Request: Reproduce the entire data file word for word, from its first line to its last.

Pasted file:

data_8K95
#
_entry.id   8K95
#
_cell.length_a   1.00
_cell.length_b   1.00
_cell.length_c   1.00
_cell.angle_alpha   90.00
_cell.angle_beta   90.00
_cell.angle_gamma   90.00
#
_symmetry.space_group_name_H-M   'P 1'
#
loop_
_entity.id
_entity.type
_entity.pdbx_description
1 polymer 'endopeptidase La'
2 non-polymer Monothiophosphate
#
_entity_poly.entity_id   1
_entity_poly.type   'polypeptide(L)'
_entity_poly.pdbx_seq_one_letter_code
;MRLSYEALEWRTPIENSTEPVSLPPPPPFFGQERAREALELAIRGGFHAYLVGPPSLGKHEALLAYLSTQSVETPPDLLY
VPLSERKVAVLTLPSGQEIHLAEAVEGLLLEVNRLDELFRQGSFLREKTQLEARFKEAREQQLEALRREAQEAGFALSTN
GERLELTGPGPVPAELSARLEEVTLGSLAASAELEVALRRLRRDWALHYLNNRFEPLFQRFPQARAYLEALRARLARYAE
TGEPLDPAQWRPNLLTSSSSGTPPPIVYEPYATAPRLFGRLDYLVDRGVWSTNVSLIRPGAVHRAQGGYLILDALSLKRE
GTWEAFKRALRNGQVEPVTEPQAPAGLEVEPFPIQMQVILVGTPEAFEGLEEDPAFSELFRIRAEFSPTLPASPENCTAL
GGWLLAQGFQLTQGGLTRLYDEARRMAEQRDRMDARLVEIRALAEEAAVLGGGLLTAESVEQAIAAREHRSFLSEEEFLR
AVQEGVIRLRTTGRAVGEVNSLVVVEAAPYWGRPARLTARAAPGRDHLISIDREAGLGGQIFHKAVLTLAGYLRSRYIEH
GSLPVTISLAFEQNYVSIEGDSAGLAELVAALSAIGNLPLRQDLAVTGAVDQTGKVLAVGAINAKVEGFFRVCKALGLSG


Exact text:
data_8K95
#
_entry.id   8K95
#
_cell.length_a   1.00
_cell.length_b   1.00
_cell.length_c   1.00
_cell.angle_alpha   90.00
_cell.angle_beta   90.00
_cell.angle_gamma   90.00
#
_symmetry.space_group_name_H-M   'P 1'
#
loop_
_entity.id
_entity.type
_entity.pdbx_description
1 polymer 'endopeptidase La'
2 non-polymer Monothiophosphate
#
_entity_poly.entity_id   1
_entity_poly.type   'polypeptide(L)'
_entity_poly.pdbx_seq_one_letter_code
;MRLSYEALEWRTPIENSTEPVSLPPPPPFFGQERAREALELAIRGGFHAYLVGPPSLGKHEALLAYLSTQSVETPPDLLY
VPLSERKVAVLTLPSGQEIHLAEAVEGLLLEVNRLDELFRQGSFLREKTQLEARFKEAREQQLEALRREAQEAGFALSTN
GERLELTGPGPVPAELSARLEEVTLGSLAASAELEVALRRLRRDWALHYLNNRFEPLFQRFPQARAYLEALRARLARYAE
TGEPLDPAQWRPNLLTSSSSGTPPPIVYEPYATAPRLFGRLDYLVDRGVWSTNVSLIRPGAVHRAQGGYLILDALSLKRE
GTWEAFKRALRNGQVEPVTEPQAPAGLEVEPFPIQMQVILVGTPEAFEGLEEDPAFSELFRIRAEFSPTLPASPENCTAL
GGWLLAQGFQLTQGGLTRLYDEARRMAEQRDRMDARLVEIRALAEEAAVLGGGLLTAESVEQAIAAREHRSFLSEEEFLR
AVQEGVIRLRTTGRAVGEVNSLVVVEAAPYWGRPARLTARAAPGRDHLISIDREAGLGGQIFHKAVLTLAGYLRSRYIEH
GSLPVTISLAFEQNYVSIEGDSAGLAELVAALSAIGNLPLRQDLAVTGAVDQTGKVLAVGAINAKVEGFFRVCKALGLSG